But the output of the factory was greatly increased, and the men, my father in particular, enjoyed “ripping” their lumber on the saw and watching it move through the planer. This was far better than doing it by hand. Being a boy, I was not allowed to go within gunshot of any of the machines. But, boy-like, I could ask questions. I worked at this overtime and learned just what each machine could do.
The one year and a half which I spent around the cabinet shop, which included the transition from furniture made strictly by hand to that which was partly made by machinery, constituted my first lessons in cabinetmaking. Of course I had seen some furniture before this time. I understood I was born in a bed, but this experience about the factory where furniture was made was a decided help to me when a few years later I started in regularly to learn the trade.
I believe I was fitted by nature to become a woodworker, and had my father been a wagonmaker or millwright, a carpenter or cooper, I would have been taught by my father the trade that he knew. He saw that I would whittle something, for when I was even smaller and lived in the woods I would ask for his knife whenever he came home. He always demurred, saying, “You will cut your fingers,” for a woodworker’s knife is always sharp.
I would tease until he would hand it out with the remark, “Now you will cut yourself.” I invariably did, and it was generally the fore finger of my left hand. That finger is just covered with small scars of every possible shape. I was bound to whittle something. Father knew it, so he calculated to give me a trade where I could whittle away and bring in a little money thereby.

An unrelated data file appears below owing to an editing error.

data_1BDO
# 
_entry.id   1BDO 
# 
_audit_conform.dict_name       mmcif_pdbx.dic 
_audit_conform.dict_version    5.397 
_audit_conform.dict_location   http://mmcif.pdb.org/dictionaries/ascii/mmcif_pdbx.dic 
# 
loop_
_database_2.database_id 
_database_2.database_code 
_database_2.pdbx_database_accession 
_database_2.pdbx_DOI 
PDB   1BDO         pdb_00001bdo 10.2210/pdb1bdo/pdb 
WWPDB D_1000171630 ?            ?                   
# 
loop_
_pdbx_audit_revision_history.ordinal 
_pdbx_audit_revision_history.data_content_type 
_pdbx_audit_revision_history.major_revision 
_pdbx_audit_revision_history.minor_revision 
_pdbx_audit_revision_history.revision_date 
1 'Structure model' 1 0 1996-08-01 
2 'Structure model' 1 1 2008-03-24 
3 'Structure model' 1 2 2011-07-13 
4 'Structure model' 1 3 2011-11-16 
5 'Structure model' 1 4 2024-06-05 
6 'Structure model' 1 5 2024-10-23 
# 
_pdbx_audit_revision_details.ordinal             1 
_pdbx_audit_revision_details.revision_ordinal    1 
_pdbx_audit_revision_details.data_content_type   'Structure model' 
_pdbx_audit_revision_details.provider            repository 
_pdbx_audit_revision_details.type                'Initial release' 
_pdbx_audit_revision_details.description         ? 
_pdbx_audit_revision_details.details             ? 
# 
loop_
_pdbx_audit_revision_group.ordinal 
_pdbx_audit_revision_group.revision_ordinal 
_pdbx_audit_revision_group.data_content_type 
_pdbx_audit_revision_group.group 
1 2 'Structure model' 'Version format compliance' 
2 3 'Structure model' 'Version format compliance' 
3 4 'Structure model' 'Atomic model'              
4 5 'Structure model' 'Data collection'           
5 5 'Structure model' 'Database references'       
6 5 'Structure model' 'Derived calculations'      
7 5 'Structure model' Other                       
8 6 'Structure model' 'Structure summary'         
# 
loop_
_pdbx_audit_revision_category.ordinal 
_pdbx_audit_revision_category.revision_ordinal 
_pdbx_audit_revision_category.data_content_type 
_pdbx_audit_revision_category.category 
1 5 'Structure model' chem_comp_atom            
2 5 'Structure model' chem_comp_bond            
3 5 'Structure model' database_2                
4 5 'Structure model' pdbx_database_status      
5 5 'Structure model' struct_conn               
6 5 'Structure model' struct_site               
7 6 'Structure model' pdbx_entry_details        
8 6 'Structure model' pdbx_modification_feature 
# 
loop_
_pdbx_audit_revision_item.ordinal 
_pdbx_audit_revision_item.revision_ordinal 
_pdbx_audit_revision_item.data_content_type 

I have ever been interested in all kinds of woodworking occupations, and I think there should be a more fraternal feeling existing between these craftsmen. I am glad to know that there is a magazine published which is devoted to wood craft. While much of patternmaking is intricate and new to cabinetmakers, yet there is much after all which is common to us all —the use of glue or varnish, the importance of seasoned lumber, the knowledge of machinery, the care of tools, the training of apprentices, the conduct of workmen one toward another and toward the foreman and proprietors—this knowledge and these relations seem to require a trade journal as a medium through which expert testimony from among the best representatives of the various woodworking trades may be given to the world.
It appears sometimes to those who have no trade that the men who work in the shop have a humdrum, monotonous life. This is not true, for among those who toil the hardest there is amusement even while they toil. I have never worked in a shop yet where we did not have a little sport. There is always the fellow who is the butt of all good-natured fun, the joker, and the clown. If I had written down all the original witty remarks and funny sayings, and comical capers that I have heard and witnessed, I would have a book which if published would surpass all the sayings of Mark Twain, Bill Nye, Josh Billings, or any other combination of wits that ever existed.
I worked beside one fat Irishman for seven years who for original, witty remarks alone would make any humorist that I ever heard of look like “thirty cents.” Most of these witty remarks and humorous sayings which I have referred to as having originated in the shop at the bench pertain largely to wood craft. They are a part of our trade. Some of these witticisms have already appeared in the columns of Wood Craft. May we see more of them, for “Laugh, and the world laughs with you; weep, and you weep alone.”
Wood Craft – December 1905